1. 1. The changing IT sourcing landscape of Nordic banking Executive Summary Stricter regulative requirements, in parallel with increased cost pressure and competition in banking, set challenges for banking IT systems and their maintenance. At the same time global banking software vendors are entering the Nordic IT market, jointly with global service providers. We expects that the Nordic banking IT services market will reform remarkably in the next 5 years. Introduction The Nordic banking market has remained largely unchanged since the aftermath of the last Nordic financial crisis in the late 1980s. During the coming decade we are likely to see major changes to the IT sourcing landscape of this market. In particular the Nordic banks will experience that three drivers affect the way they manage their IT: - - - Their local Nordic IT service providers will increasingly struggle to deliver cost efficient solutions that satisfy customer needs, Stricter regulations will force banks to reduce IT and other costs to meet tight capital requirements, while the challenges of implementing other regulations will continue to drive IT projects and costs up, Emerging technologies paired with increasingly tech savvy clients will increase the pressure on innovation and time to market of new solutions and support for new devices and channels. The results of these drivers are likely to spur the entry of global software and IT service providers and the emergence of new service models, including “Platform as a Service” (PaaS”) and also potentially “Banking as a Service” (“BaaS”) models. Nordic banks have traditionally been conservative in their choice of IT service providers, but they now face strong incentives to reassess their risk-benefit analysis and consider new solutions when they build strategic sourcing partnerships for the future. 1 What is happening in other regions? There seems to be a globally rising trend amongst the banks’ IT departments to move from old home grown legacy systems to package software systems in their core banking and other IT systems. The drivers for these changes are rooted in the need to comply with increasing number of new regulations, cost pressures and need to remain competitive in the market where the margins are being squeezed from all directions. The rate of migration and renewal projects starting and ongoing varies between different regions and between banks in different size categories. Despite the fact that the European banks have been battling with the aftermath of the 20082009 financial crisis (or perhaps because of it?) there has been increasing trend towards moving away from traditional home-grown legacy IT solutions. A few examples of European banks that have moved or are moving all or parts of their IT to a new platform are Frankfurter Bankgesellschaft, Norddeutsche Landesbank Luxembourg S.A, Rothschild Bank AG, Amsterdam Trade, Société Générale, Barclays, Danske Bank, European Credit Management Limited (ECM), and BNP Paribas Securities Services. Local Nordic IT Service Providers under Fire The weaknesses of Nordic banks’ IT solutions have lately been exposed on several occasions. In particular in the Norwegian market where IT service providers have been criticized for serious internet banking issues. Furthermore, local IT service providers dominating the market keep losing their general competitiveness as large global IT service providers continue to enter the market, using well established offshore models that offer higher quality at a lower cost. Higher capitalization requirements and increased competition increase the cost pressure and require the banks to improve their sales effectiveness and in essence provide more services with same or less A Point of View to the Nordic Banking IT Outsourcing Landscape | October 2013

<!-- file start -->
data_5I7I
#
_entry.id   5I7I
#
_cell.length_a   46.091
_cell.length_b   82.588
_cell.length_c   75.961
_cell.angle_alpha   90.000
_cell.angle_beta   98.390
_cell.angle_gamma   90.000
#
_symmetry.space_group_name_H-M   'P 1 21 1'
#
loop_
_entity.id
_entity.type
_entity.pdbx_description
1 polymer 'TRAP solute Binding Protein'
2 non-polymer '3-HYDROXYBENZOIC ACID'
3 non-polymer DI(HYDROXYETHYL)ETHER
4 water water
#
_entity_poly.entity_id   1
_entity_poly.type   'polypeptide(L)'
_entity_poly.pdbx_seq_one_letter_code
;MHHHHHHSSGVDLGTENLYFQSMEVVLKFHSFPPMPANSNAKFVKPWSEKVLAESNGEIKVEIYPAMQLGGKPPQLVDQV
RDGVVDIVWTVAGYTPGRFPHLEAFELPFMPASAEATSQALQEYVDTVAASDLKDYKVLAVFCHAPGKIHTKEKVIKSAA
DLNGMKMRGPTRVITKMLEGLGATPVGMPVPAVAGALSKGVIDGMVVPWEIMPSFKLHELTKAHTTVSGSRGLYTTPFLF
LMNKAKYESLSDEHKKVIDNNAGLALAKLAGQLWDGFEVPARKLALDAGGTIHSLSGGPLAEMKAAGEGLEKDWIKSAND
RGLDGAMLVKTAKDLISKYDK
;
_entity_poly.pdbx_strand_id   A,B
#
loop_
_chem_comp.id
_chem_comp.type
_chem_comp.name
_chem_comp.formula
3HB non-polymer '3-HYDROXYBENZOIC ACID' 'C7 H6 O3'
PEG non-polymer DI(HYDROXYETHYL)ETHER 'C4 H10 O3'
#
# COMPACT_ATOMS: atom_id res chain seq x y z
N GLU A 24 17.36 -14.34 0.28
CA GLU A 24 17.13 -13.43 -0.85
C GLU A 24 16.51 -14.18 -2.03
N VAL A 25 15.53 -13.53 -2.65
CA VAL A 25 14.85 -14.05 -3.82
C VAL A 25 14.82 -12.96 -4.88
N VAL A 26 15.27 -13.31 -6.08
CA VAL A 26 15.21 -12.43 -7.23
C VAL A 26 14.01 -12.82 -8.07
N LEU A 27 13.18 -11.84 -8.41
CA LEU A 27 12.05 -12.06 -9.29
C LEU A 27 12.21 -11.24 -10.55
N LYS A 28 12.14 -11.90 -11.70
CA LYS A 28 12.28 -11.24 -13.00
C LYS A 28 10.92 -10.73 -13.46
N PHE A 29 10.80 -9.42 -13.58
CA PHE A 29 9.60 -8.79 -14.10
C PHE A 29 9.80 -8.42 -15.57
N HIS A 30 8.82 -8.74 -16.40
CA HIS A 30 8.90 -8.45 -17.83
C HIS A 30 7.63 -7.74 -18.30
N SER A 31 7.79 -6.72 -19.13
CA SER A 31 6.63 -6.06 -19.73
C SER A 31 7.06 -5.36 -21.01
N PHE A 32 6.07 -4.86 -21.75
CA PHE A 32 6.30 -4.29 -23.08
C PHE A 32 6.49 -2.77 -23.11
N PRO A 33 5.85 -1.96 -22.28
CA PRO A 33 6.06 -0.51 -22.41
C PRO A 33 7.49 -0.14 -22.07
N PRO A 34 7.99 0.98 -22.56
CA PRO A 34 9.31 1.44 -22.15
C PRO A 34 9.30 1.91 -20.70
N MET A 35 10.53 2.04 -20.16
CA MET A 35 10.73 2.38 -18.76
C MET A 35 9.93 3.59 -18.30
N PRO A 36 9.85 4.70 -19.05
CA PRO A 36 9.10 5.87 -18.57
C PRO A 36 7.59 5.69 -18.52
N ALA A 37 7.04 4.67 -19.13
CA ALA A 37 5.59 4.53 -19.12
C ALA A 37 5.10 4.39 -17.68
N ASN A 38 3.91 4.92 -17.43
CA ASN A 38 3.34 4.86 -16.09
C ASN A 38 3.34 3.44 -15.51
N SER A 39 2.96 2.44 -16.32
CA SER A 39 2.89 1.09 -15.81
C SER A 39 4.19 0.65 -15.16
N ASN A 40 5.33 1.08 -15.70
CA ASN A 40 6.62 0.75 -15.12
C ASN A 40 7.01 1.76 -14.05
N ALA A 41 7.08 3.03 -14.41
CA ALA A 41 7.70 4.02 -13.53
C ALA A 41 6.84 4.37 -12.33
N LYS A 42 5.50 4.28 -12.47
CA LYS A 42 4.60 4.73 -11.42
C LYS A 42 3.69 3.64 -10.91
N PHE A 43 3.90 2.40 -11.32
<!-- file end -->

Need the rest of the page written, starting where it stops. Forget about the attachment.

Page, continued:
2. 2. resources. This requires more process support from the banking IT systems, in particular in the front office, to enable more automation, self-service, omni-channel support and increasingly 1-2-1 targeted campaigns and offers. All this needs to be in place while IT spend is reduced. Cost/quality pressure opens the market to new providers of software as well as IT and BPO services. Providers such as FIS, Misys and Temenos can leverage global business models offering economies of scale, international partnerships providing skills, and access to offshore centers enabling very competitive pricing. Software vendors (or the banks themselves) will be able to opt to set-up innovative new delivery models such as e.g. Banking- as-a-Service (BaaS) through partnering with IT outsourcing service providers. These new models, if accepted by the market, may prove to be very competitive. Smaller Banks Seek Alternative Delivery Models In particular the smaller banks are likely to look for new solutions and new IT service providers compared to what they have used previously. The smaller Nordic banks often utilize a Platform-as-a Service model with local vendors, who are providing application maintenance and development on their old legacy systems. However, this is in the current set-up a very expensive model. These legacy systems are largely outdated, inflexible, with significant limitations on scalability, and architecturally unable to adapt to the modern omni-channel bank. All this is resulting in rigid and slow IT development processes for the banks, which is intolerable in the long run. The smaller banks will also find it increasingly difficult to absorb the high capital expenditure related to their current IT service contracts and license agreements. Larger banks have a significantly stronger ability to absorb such costs. They also tend to utilize slightly different models and keep more IT in-house as they have the size to justify their own application maintenance and development centers. The larger banks have also, to a larger extent, outsourced and/or 2 offshored their IT application/infrastructure to larger service providers. This does not mean, however, that they could not further improve their cost/quality ratio by improving their IT sourcing. However, the changes for the larger banks are likely to be less dramatic even if they opt to continue with their existing models and relationships, and only opt to leverage some of the benefits of an increasingly competitive IT service provider landscape. Tighter Regulations Drive Cost Focus A number of new regulations with the aim to enforce higher capital requirements are being implemented. The most important international ones are BASEL III (global) and Capital Requirements Directive IV (CRD IV) within EU/EEC, and a key principle of these regulations is harmonization across borders. Still, the relative success of the Nordic countries in withstanding the negative effects of the current financial crisis may lead to even stricter requirements being implemented here under the assumption that banks that operate in growing or stable markets have a stronger ability to absorb such regulations. On top of the increased capital requirements a number of other regulations are currently being implemented. These will also be costly for the banks as they require changes to systems and processes. Tighter regulative requirements thereby drive cost focus in three dimensions. 1) Regulation goes across the IT and process stack. Regulative changes need to be reflected in IT security, data availability and consolidation, reporting, business processes, product offering and product specifications. These changes are often costly to implement. In particular, the costs are high for those actors in the Nordic market that have a high degree of rigid legacy IT systems, but the numerous restrictions regarding organization and process (strict labor laws, limited access to skills, etc.) are impacting all banks, 2) Non-compliance impacts the bottom line. The costs of non-compliance with the new regulations can be extremely A Point of View to the Nordic Banking IT Sourcing Landscape | October 2013